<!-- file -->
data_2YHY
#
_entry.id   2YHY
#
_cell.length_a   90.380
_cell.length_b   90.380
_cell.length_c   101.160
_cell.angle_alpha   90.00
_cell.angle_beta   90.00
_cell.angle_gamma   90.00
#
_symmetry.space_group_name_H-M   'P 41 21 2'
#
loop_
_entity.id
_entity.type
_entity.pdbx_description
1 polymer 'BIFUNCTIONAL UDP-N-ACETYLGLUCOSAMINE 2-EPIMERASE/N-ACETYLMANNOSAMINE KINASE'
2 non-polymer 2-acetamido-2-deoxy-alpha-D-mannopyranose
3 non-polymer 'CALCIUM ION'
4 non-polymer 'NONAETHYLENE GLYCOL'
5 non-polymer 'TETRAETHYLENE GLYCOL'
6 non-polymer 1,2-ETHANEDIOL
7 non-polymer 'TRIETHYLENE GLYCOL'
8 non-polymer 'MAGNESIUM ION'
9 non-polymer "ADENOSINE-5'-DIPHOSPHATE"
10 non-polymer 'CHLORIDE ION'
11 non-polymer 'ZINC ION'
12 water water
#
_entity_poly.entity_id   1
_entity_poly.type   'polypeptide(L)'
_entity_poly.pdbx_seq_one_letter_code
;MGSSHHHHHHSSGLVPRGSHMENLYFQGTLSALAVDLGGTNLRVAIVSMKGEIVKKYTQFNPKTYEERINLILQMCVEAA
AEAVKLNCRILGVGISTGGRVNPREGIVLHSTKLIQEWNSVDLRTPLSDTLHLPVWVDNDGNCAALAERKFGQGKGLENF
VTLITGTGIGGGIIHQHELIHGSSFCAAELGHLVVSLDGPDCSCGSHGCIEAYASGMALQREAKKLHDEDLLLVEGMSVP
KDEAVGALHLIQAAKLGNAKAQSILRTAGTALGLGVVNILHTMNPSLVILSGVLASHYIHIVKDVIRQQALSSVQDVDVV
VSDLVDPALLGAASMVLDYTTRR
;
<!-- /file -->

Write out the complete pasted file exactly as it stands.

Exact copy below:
data_2YHY
#
_entry.id   2YHY
#
_cell.length_a   90.380
_cell.length_b   90.380
_cell.length_c   101.160
_cell.angle_alpha   90.00
_cell.angle_beta   90.00
_cell.angle_gamma   90.00
#
_symmetry.space_group_name_H-M   'P 41 21 2'
#
loop_
_entity.id
_entity.type
_entity.pdbx_description
1 polymer 'BIFUNCTIONAL UDP-N-ACETYLGLUCOSAMINE 2-EPIMERASE/N-ACETYLMANNOSAMINE KINASE'
2 non-polymer 2-acetamido-2-deoxy-alpha-D-mannopyranose
3 non-polymer 'CALCIUM ION'
4 non-polymer 'NONAETHYLENE GLYCOL'
5 non-polymer 'TETRAETHYLENE GLYCOL'
6 non-polymer 1,2-ETHANEDIOL
7 non-polymer 'TRIETHYLENE GLYCOL'
8 non-polymer 'MAGNESIUM ION'
9 non-polymer "ADENOSINE-5'-DIPHOSPHATE"
10 non-polymer 'CHLORIDE ION'
11 non-polymer 'ZINC ION'
12 water water
#
_entity_poly.entity_id   1
_entity_poly.type   'polypeptide(L)'
_entity_poly.pdbx_seq_one_letter_code
;MGSSHHHHHHSSGLVPRGSHMENLYFQGTLSALAVDLGGTNLRVAIVSMKGEIVKKYTQFNPKTYEERINLILQMCVEAA
AEAVKLNCRILGVGISTGGRVNPREGIVLHSTKLIQEWNSVDLRTPLSDTLHLPVWVDNDGNCAALAERKFGQGKGLENF
VTLITGTGIGGGIIHQHELIHGSSFCAAELGHLVVSLDGPDCSCGSHGCIEAYASGMALQREAKKLHDEDLLLVEGMSVP
KDEAVGALHLIQAAKLGNAKAQSILRTAGTALGLGVVNILHTMNPSLVILSGVLASHYIHIVKDVIRQQALSSVQDVDVV
VSDLVDPALLGAASMVLDYTTRR
;